Soybean leaders look for new international markets

Industry leaders look to trade and new international markets as the soybean sector tries to make the most of from the trade war aftermath and now pandemic disruptions.

The latest weekly export sales report shows more than 2.5 million metric tons of soybeans have been bought in the export market. “If you consider international trade of soybeans coming out of the premium exporters... you look at month-by-month shipments, you see demand continuing to grow. Import demand globally is very, very strong,” United Soybean Board’s Mac Marshall states.

The U.S. Soybean Export Council has been keeping an eye on the U.S. international trade landscape. According to USSEC’s Roz Leeck, “We are very aware of the importance of Chinese markets and it’s not going to diminish in importance. China accounts for nearly 70 percent of global soybean trade, so you certainly have to be a participant in that market. However, we also realize that when 30 percent of our total production, almost half of our exports, were going to a single market. That’s quite a risky endeavor.”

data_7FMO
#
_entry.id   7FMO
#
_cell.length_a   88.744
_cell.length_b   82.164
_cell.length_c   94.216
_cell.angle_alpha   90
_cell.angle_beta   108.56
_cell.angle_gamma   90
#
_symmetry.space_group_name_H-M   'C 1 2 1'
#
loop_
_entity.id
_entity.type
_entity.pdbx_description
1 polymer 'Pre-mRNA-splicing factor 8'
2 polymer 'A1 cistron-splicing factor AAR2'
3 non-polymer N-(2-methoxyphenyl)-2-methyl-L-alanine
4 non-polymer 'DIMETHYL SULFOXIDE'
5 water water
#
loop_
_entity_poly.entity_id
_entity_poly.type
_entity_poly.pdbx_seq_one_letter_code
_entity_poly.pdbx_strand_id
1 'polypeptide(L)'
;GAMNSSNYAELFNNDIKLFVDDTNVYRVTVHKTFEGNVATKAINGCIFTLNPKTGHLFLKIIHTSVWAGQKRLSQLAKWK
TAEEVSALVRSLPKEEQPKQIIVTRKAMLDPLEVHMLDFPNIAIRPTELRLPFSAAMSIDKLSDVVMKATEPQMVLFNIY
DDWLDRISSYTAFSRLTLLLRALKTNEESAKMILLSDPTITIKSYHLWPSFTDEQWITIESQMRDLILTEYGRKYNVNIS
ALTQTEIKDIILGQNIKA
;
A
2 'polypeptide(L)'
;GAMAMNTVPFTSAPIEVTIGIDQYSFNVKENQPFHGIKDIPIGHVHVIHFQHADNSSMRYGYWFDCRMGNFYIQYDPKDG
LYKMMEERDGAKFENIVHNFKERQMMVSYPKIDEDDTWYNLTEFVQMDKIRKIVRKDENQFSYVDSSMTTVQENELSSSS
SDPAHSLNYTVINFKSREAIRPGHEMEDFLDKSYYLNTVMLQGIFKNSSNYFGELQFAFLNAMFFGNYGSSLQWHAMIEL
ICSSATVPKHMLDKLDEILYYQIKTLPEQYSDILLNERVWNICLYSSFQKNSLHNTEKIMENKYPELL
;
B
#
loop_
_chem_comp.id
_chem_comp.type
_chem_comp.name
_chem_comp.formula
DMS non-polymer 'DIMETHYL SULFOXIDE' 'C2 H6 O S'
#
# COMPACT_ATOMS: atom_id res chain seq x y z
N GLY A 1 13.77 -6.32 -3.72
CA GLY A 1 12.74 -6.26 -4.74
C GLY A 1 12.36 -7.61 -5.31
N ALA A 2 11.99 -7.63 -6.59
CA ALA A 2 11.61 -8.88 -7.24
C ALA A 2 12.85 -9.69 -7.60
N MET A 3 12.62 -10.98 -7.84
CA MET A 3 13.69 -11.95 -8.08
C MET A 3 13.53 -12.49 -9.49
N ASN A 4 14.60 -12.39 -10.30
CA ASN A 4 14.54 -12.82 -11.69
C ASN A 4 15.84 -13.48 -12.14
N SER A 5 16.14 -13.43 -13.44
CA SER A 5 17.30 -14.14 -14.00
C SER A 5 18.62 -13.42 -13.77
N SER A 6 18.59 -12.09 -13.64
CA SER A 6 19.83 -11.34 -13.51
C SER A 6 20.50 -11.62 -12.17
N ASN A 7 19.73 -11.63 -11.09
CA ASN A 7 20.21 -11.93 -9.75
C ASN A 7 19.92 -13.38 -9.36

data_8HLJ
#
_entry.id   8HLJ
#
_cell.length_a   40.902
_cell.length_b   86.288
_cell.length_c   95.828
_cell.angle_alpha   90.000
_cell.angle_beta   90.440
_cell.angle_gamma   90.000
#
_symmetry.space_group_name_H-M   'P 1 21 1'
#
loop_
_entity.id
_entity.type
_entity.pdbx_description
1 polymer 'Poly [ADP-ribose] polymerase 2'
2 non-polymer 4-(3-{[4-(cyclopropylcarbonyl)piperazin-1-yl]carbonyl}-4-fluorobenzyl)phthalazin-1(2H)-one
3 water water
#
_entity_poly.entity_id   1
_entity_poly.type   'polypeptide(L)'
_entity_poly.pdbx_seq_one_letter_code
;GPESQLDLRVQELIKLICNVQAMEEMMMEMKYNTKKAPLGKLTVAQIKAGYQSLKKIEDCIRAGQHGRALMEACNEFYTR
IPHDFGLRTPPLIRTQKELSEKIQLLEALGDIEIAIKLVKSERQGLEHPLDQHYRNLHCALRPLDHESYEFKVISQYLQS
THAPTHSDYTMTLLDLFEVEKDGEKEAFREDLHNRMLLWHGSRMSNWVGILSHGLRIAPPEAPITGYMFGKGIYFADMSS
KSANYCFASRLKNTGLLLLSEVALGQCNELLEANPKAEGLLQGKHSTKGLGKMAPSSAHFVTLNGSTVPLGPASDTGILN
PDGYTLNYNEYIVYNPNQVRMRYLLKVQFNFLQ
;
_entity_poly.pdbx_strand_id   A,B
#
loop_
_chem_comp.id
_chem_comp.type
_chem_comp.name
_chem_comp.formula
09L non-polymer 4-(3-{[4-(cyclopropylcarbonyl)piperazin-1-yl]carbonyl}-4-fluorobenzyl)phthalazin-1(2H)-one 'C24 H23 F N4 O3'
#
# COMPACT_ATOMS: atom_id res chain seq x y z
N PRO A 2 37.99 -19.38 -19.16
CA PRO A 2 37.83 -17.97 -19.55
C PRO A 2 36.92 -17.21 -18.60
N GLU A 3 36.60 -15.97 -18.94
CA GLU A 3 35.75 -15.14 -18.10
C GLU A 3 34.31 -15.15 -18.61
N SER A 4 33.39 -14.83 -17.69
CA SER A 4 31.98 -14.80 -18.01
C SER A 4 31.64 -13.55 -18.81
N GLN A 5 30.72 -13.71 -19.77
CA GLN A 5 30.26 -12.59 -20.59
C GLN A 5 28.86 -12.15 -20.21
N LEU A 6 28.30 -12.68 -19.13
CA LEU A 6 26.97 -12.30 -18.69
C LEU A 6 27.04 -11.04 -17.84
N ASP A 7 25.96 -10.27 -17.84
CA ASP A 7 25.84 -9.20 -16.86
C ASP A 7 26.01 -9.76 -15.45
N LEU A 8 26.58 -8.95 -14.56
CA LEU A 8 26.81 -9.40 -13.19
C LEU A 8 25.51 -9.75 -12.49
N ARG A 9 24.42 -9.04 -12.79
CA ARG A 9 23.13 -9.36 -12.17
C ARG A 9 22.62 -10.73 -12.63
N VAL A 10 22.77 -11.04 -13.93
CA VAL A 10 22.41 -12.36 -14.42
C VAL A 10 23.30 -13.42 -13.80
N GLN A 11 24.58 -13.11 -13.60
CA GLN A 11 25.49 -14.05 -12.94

For some time, USSEC has been working on spreading the wealth around the U.S. market share. “Even prior to the trade war, trade friction, we had been make a very conscious and strategic effort to evolve into some of these other markets,” Leeck notes. “We feel very confident that we had lessened the impact the trade war has had on agriculture sector.”

While they cannot completely offset the losses experienced due to the trade war, opportunities like that in Thailand have seen some growth. However, recent weeks presented some market access challenges.

Leeck adds, “So, we’ve been working very closely with all our partners in the supply chain to try and provide the relevant input to have a positive outcome for trade to enable trade to continue with the Thai industry.”

The American Soybean Association’s World Initiative for Soy in Human Health is also working on developing and emerging markets.

Their executive director, Liz Hare, states, “We really design our projects to ensure that they’re a win win for everyone. We’re creating new markets for U.S. soybean farmers, but we’re also improving food security in countries that need it most.”